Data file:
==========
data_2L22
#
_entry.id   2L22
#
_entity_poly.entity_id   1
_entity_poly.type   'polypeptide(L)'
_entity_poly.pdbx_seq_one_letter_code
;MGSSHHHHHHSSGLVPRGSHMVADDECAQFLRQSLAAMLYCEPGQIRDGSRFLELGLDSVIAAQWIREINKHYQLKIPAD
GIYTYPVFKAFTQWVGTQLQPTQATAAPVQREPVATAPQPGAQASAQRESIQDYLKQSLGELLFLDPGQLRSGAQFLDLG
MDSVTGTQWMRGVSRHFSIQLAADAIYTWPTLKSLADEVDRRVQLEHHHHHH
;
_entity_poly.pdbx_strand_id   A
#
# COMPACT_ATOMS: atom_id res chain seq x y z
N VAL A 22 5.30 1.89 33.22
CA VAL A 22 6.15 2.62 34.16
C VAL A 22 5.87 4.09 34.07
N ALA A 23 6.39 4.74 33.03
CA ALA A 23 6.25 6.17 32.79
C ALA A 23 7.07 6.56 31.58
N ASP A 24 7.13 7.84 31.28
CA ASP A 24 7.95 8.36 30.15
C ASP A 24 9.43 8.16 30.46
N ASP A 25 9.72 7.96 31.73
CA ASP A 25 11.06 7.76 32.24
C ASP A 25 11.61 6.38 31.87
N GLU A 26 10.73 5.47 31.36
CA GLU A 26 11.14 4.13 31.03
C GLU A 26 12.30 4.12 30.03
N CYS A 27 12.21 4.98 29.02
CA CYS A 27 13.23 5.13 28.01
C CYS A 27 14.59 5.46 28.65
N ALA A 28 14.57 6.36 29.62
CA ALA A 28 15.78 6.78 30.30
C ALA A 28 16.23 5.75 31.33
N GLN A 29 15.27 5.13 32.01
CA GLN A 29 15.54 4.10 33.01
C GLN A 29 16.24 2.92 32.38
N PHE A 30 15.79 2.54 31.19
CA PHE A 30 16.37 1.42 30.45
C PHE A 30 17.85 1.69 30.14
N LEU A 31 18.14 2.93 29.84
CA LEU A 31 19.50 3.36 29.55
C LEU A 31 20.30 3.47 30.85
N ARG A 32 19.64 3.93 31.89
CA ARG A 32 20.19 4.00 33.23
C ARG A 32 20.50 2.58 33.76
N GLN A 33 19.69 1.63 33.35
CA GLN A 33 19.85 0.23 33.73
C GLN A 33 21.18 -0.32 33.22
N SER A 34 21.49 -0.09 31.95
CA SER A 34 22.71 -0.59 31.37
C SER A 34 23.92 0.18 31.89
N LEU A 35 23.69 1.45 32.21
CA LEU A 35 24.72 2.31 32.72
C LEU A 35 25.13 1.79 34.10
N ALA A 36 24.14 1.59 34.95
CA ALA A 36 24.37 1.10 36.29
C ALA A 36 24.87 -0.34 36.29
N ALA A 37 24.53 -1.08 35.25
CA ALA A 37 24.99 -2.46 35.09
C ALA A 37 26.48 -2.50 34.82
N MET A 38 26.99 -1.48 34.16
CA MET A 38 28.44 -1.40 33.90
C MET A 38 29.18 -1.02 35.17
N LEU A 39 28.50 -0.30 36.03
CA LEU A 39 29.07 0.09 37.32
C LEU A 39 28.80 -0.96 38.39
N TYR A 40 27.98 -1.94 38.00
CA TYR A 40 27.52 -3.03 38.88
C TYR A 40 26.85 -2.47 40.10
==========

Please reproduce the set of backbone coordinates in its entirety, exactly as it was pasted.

data_2L22
#
_entry.id   2L22
#
_entity_poly.entity_id   1
_entity_poly.type   'polypeptide(L)'
_entity_poly.pdbx_seq_one_letter_code
;MGSSHHHHHHSSGLVPRGSHMVADDECAQFLRQSLAAMLYCEPGQIRDGSRFLELGLDSVIAAQWIREINKHYQLKIPAD
GIYTYPVFKAFTQWVGTQLQPTQATAAPVQREPVATAPQPGAQASAQRESIQDYLKQSLGELLFLDPGQLRSGAQFLDLG
MDSVTGTQWMRGVSRHFSIQLAADAIYTWPTLKSLADEVDRRVQLEHHHHHH
;
_entity_poly.pdbx_strand_id   A
#
# COMPACT_ATOMS: atom_id res chain seq x y z
N VAL A 22 5.30 1.89 33.22
CA VAL A 22 6.15 2.62 34.16
C VAL A 22 5.87 4.09 34.07
N ALA A 23 6.39 4.74 33.03
CA ALA A 23 6.25 6.17 32.79
C ALA A 23 7.07 6.56 31.58
N ASP A 24 7.13 7.84 31.28
CA ASP A 24 7.95 8.36 30.15
C ASP A 24 9.43 8.16 30.46
N ASP A 25 9.72 7.96 31.73
CA ASP A 25 11.06 7.76 32.24
C ASP A 25 11.61 6.38 31.87
N GLU A 26 10.73 5.47 31.36
CA GLU A 26 11.14 4.13 31.03
C GLU A 26 12.30 4.12 30.03
N CYS A 27 12.21 4.98 29.02
CA CYS A 27 13.23 5.13 28.01
C CYS A 27 14.59 5.46 28.65
N ALA A 28 14.57 6.36 29.62
CA ALA A 28 15.78 6.78 30.30
C ALA A 28 16.23 5.75 31.33
N GLN A 29 15.27 5.13 32.01
CA GLN A 29 15.54 4.10 33.01
C GLN A 29 16.24 2.92 32.38
N PHE A 30 15.79 2.54 31.19
CA PHE A 30 16.37 1.42 30.45
C PHE A 30 17.85 1.69 30.14
N LEU A 31 18.14 2.93 29.84
CA LEU A 31 19.50 3.36 29.55
C LEU A 31 20.30 3.47 30.85
N ARG A 32 19.64 3.93 31.89
CA ARG A 32 20.19 4.00 33.23
C ARG A 32 20.50 2.58 33.76
N GLN A 33 19.69 1.63 33.35
CA GLN A 33 19.85 0.23 33.73
C GLN A 33 21.18 -0.32 33.22
N SER A 34 21.49 -0.09 31.95
CA SER A 34 22.71 -0.59 31.37
C SER A 34 23.92 0.18 31.89
N LEU A 35 23.69 1.45 32.21
CA LEU A 35 24.72 2.31 32.72
C LEU A 35 25.13 1.79 34.10
N ALA A 36 24.14 1.59 34.95
CA ALA A 36 24.37 1.10 36.29
C ALA A 36 24.87 -0.34 36.29
N ALA A 37 24.53 -1.08 35.25
CA ALA A 37 24.99 -2.46 35.09
C ALA A 37 26.48 -2.50 34.82
N MET A 38 26.99 -1.48 34.16
CA MET A 38 28.44 -1.40 33.90
C MET A 38 29.18 -1.02 35.17
N LEU A 39 28.50 -0.30 36.03
CA LEU A 39 29.07 0.09 37.32
C LEU A 39 28.80 -0.96 38.39
N TYR A 40 27.98 -1.94 38.00
CA TYR A 40 27.52 -3.03 38.88
C TYR A 40 26.85 -2.47 40.10